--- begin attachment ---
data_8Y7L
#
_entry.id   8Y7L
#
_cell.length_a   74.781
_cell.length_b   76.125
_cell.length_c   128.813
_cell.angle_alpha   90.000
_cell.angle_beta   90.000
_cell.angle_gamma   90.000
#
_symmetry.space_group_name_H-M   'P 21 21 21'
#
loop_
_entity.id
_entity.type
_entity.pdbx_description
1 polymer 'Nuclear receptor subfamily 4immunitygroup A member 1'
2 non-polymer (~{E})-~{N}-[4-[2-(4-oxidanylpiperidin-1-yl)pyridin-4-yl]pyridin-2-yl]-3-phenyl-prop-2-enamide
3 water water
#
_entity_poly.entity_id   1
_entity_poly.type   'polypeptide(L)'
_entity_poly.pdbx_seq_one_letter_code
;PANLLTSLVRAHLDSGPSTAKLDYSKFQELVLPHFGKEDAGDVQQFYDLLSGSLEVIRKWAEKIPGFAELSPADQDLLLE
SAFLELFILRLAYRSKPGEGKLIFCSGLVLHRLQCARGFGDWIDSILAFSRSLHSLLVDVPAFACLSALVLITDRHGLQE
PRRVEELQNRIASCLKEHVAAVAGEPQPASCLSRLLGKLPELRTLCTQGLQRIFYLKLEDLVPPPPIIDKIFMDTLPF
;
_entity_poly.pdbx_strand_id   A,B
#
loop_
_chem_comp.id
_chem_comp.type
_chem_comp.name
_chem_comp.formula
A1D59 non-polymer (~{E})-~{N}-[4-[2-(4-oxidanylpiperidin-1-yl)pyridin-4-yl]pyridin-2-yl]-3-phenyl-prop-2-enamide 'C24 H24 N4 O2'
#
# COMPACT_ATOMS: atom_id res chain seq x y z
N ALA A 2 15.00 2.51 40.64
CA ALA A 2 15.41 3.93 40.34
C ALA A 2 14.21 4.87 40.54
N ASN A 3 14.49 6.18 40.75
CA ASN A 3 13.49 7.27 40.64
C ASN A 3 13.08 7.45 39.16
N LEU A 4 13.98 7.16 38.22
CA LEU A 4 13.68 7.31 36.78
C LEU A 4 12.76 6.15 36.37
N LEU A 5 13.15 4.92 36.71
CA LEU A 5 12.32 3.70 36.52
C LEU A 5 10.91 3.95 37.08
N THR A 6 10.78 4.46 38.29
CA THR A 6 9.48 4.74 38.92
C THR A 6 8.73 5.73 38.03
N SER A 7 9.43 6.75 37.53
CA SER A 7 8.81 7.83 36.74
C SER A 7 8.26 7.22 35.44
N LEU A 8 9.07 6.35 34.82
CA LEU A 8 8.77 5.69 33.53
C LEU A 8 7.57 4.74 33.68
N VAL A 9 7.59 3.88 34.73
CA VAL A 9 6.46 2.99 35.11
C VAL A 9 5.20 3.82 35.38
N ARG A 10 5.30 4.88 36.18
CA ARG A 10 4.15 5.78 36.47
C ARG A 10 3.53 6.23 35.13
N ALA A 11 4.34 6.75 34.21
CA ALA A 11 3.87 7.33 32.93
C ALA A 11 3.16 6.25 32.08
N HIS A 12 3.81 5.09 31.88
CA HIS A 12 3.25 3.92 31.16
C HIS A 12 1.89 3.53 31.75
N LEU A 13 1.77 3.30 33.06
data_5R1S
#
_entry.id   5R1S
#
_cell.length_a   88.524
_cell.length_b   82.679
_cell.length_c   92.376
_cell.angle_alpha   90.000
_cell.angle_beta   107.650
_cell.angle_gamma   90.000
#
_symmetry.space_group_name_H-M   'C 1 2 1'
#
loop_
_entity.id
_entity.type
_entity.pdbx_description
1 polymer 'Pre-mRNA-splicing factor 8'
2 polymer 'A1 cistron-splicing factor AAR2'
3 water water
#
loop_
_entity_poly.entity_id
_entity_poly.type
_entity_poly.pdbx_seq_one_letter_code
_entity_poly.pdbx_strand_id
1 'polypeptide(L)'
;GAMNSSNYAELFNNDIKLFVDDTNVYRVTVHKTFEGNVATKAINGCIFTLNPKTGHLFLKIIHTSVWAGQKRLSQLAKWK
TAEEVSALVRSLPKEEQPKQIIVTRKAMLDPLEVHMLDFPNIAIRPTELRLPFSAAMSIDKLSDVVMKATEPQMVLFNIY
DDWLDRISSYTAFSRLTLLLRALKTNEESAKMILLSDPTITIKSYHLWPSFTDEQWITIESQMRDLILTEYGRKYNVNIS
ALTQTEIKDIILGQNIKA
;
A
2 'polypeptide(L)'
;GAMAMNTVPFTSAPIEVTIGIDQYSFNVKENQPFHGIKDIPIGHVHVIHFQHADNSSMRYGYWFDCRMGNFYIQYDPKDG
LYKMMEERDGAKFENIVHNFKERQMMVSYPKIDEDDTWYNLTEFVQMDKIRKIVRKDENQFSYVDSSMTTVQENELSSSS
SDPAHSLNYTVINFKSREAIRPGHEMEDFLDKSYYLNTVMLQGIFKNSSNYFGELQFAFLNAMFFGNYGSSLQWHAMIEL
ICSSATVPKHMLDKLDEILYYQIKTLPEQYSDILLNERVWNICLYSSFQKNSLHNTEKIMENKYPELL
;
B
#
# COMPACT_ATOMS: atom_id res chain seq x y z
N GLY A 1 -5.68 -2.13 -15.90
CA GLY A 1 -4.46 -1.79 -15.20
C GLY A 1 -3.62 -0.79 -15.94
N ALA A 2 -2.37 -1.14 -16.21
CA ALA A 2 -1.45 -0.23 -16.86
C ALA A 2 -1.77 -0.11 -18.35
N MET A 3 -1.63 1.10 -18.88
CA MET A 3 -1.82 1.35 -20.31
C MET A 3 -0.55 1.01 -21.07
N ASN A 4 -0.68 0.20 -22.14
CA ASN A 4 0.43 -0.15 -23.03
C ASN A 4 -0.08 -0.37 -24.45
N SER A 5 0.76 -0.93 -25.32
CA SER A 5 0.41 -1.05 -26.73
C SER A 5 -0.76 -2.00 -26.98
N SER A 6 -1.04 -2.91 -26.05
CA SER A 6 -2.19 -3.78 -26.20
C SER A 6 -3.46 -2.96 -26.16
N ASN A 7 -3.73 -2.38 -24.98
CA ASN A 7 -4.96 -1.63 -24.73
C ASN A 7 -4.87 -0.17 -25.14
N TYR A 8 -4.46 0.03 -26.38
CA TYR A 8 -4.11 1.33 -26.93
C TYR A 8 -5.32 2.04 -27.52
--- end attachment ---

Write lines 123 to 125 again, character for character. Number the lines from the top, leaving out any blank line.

C MET A 3 -0.55 1.01 -21.07
N ASN A 4 -0.68 0.20 -22.14
CA ASN A 4 0.43 -0.15 -23.03